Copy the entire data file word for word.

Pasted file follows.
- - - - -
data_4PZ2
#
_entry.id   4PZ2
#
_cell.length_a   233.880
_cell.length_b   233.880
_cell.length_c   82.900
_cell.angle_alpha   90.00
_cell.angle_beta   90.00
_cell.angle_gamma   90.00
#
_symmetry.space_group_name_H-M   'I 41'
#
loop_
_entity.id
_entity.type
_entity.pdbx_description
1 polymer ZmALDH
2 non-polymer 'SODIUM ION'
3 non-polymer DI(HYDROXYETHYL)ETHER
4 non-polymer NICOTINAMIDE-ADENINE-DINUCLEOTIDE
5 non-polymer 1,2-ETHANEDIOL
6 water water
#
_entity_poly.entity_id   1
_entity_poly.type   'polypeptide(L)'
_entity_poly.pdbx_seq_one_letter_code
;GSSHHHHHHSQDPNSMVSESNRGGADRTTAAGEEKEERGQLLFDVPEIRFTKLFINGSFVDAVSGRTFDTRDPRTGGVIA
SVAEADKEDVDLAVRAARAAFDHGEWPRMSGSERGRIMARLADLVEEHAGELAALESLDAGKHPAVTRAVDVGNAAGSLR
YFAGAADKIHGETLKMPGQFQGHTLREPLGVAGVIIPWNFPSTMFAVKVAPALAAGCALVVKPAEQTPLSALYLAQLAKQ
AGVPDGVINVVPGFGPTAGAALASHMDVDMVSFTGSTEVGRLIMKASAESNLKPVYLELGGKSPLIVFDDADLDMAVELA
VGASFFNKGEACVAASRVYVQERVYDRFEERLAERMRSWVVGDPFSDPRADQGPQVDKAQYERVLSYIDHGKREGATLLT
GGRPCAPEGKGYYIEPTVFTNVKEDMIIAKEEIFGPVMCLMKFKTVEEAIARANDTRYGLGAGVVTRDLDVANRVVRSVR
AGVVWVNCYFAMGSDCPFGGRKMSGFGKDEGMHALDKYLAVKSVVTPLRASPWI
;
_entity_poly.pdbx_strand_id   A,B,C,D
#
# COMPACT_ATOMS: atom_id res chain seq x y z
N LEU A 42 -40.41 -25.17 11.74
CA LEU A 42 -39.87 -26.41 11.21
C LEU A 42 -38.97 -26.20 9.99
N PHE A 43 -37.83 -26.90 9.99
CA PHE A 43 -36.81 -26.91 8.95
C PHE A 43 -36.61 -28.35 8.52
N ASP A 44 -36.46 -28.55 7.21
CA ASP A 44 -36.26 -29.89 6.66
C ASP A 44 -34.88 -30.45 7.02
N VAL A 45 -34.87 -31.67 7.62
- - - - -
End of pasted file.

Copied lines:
data_4PZ2
#
_entry.id   4PZ2
#
_cell.length_a   233.880
_cell.length_b   233.880
_cell.length_c   82.900
_cell.angle_alpha   90.00
_cell.angle_beta   90.00
_cell.angle_gamma   90.00
#
_symmetry.space_group_name_H-M   'I 41'
#
loop_
_entity.id
_entity.type
_entity.pdbx_description
1 polymer ZmALDH
2 non-polymer 'SODIUM ION'
3 non-polymer DI(HYDROXYETHYL)ETHER
4 non-polymer NICOTINAMIDE-ADENINE-DINUCLEOTIDE
5 non-polymer 1,2-ETHANEDIOL
6 water water
#
_entity_poly.entity_id   1
_entity_poly.type   'polypeptide(L)'
_entity_poly.pdbx_seq_one_letter_code
;GSSHHHHHHSQDPNSMVSESNRGGADRTTAAGEEKEERGQLLFDVPEIRFTKLFINGSFVDAVSGRTFDTRDPRTGGVIA
SVAEADKEDVDLAVRAARAAFDHGEWPRMSGSERGRIMARLADLVEEHAGELAALESLDAGKHPAVTRAVDVGNAAGSLR
YFAGAADKIHGETLKMPGQFQGHTLREPLGVAGVIIPWNFPSTMFAVKVAPALAAGCALVVKPAEQTPLSALYLAQLAKQ
AGVPDGVINVVPGFGPTAGAALASHMDVDMVSFTGSTEVGRLIMKASAESNLKPVYLELGGKSPLIVFDDADLDMAVELA
VGASFFNKGEACVAASRVYVQERVYDRFEERLAERMRSWVVGDPFSDPRADQGPQVDKAQYERVLSYIDHGKREGATLLT
GGRPCAPEGKGYYIEPTVFTNVKEDMIIAKEEIFGPVMCLMKFKTVEEAIARANDTRYGLGAGVVTRDLDVANRVVRSVR
AGVVWVNCYFAMGSDCPFGGRKMSGFGKDEGMHALDKYLAVKSVVTPLRASPWI
;
_entity_poly.pdbx_strand_id   A,B,C,D
#
# COMPACT_ATOMS: atom_id res chain seq x y z
N LEU A 42 -40.41 -25.17 11.74
CA LEU A 42 -39.87 -26.41 11.21
C LEU A 42 -38.97 -26.20 9.99
N PHE A 43 -37.83 -26.90 9.99
CA PHE A 43 -36.81 -26.91 8.95
C PHE A 43 -36.61 -28.35 8.52
N ASP A 44 -36.46 -28.55 7.21
CA ASP A 44 -36.26 -29.89 6.66
C ASP A 44 -34.88 -30.45 7.02
N VAL A 45 -34.87 -31.67 7.62